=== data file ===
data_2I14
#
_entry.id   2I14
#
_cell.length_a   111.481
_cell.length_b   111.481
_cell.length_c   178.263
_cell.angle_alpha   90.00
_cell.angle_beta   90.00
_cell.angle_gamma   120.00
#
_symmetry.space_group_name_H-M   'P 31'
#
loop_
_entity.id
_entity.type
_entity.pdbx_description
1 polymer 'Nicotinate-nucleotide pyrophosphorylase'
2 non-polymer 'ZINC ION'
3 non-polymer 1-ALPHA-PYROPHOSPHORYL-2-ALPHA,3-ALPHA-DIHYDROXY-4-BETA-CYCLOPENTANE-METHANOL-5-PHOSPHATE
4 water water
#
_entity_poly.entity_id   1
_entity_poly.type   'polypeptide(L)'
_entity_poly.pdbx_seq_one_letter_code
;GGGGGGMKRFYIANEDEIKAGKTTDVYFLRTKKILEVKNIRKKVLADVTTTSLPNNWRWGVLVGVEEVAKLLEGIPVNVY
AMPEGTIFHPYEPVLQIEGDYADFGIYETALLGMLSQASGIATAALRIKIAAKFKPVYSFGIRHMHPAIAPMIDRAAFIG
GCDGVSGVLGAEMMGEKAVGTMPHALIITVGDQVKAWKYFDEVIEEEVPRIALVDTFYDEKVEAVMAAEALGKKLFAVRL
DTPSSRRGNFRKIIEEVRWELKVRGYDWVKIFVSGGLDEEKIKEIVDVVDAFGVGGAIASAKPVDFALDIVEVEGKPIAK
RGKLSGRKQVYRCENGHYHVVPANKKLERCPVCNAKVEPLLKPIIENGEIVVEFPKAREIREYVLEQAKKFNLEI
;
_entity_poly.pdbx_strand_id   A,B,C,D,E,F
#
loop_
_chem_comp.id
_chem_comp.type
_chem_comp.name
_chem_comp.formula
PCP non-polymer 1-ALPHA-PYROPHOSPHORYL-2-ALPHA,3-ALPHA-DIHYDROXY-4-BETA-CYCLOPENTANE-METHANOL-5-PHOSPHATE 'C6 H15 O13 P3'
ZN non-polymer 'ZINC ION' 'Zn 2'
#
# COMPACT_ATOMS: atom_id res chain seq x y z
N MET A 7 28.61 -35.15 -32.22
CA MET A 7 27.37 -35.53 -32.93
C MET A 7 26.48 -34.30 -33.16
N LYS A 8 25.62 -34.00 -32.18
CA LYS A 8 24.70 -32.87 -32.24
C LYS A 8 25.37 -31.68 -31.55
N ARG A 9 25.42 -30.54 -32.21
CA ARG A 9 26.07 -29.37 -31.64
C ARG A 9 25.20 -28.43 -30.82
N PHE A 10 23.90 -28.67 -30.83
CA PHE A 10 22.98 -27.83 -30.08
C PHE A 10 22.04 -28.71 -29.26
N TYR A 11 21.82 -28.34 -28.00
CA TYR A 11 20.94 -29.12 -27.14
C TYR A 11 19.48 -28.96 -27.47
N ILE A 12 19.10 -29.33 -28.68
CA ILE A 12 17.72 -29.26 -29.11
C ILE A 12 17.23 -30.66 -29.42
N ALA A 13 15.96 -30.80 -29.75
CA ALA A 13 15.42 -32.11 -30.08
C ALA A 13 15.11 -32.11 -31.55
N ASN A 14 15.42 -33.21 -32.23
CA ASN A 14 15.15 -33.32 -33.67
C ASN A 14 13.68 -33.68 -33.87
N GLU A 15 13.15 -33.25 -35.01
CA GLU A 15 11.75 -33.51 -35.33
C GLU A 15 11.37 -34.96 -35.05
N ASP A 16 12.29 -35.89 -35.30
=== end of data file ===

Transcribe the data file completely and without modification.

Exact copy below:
data_2I14
#
_entry.id   2I14
#
_cell.length_a   111.481
_cell.length_b   111.481
_cell.length_c   178.263
_cell.angle_alpha   90.00
_cell.angle_beta   90.00
_cell.angle_gamma   120.00
#
_symmetry.space_group_name_H-M   'P 31'
#
loop_
_entity.id
_entity.type
_entity.pdbx_description
1 polymer 'Nicotinate-nucleotide pyrophosphorylase'
2 non-polymer 'ZINC ION'
3 non-polymer 1-ALPHA-PYROPHOSPHORYL-2-ALPHA,3-ALPHA-DIHYDROXY-4-BETA-CYCLOPENTANE-METHANOL-5-PHOSPHATE
4 water water
#
_entity_poly.entity_id   1
_entity_poly.type   'polypeptide(L)'
_entity_poly.pdbx_seq_one_letter_code
;GGGGGGMKRFYIANEDEIKAGKTTDVYFLRTKKILEVKNIRKKVLADVTTTSLPNNWRWGVLVGVEEVAKLLEGIPVNVY
AMPEGTIFHPYEPVLQIEGDYADFGIYETALLGMLSQASGIATAALRIKIAAKFKPVYSFGIRHMHPAIAPMIDRAAFIG
GCDGVSGVLGAEMMGEKAVGTMPHALIITVGDQVKAWKYFDEVIEEEVPRIALVDTFYDEKVEAVMAAEALGKKLFAVRL
DTPSSRRGNFRKIIEEVRWELKVRGYDWVKIFVSGGLDEEKIKEIVDVVDAFGVGGAIASAKPVDFALDIVEVEGKPIAK
RGKLSGRKQVYRCENGHYHVVPANKKLERCPVCNAKVEPLLKPIIENGEIVVEFPKAREIREYVLEQAKKFNLEI
;
_entity_poly.pdbx_strand_id   A,B,C,D,E,F
#
loop_
_chem_comp.id
_chem_comp.type
_chem_comp.name
_chem_comp.formula
PCP non-polymer 1-ALPHA-PYROPHOSPHORYL-2-ALPHA,3-ALPHA-DIHYDROXY-4-BETA-CYCLOPENTANE-METHANOL-5-PHOSPHATE 'C6 H15 O13 P3'
ZN non-polymer 'ZINC ION' 'Zn 2'
#
# COMPACT_ATOMS: atom_id res chain seq x y z
N MET A 7 28.61 -35.15 -32.22
CA MET A 7 27.37 -35.53 -32.93
C MET A 7 26.48 -34.30 -33.16
N LYS A 8 25.62 -34.00 -32.18
CA LYS A 8 24.70 -32.87 -32.24
C LYS A 8 25.37 -31.68 -31.55
N ARG A 9 25.42 -30.54 -32.21
CA ARG A 9 26.07 -29.37 -31.64
C ARG A 9 25.20 -28.43 -30.82
N PHE A 10 23.90 -28.67 -30.83
CA PHE A 10 22.98 -27.83 -30.08
C PHE A 10 22.04 -28.71 -29.26
N TYR A 11 21.82 -28.34 -28.00
CA TYR A 11 20.94 -29.12 -27.14
C TYR A 11 19.48 -28.96 -27.47
N ILE A 12 19.10 -29.33 -28.68
CA ILE A 12 17.72 -29.26 -29.11
C ILE A 12 17.23 -30.66 -29.42
N ALA A 13 15.96 -30.80 -29.75
CA ALA A 13 15.42 -32.11 -30.08
C ALA A 13 15.11 -32.11 -31.55
N ASN A 14 15.42 -33.21 -32.23
CA ASN A 14 15.15 -33.32 -33.67
C ASN A 14 13.68 -33.68 -33.87
N GLU A 15 13.15 -33.25 -35.01
CA GLU A 15 11.75 -33.51 -35.33
C GLU A 15 11.37 -34.96 -35.05
N ASP A 16 12.29 -35.89 -35.30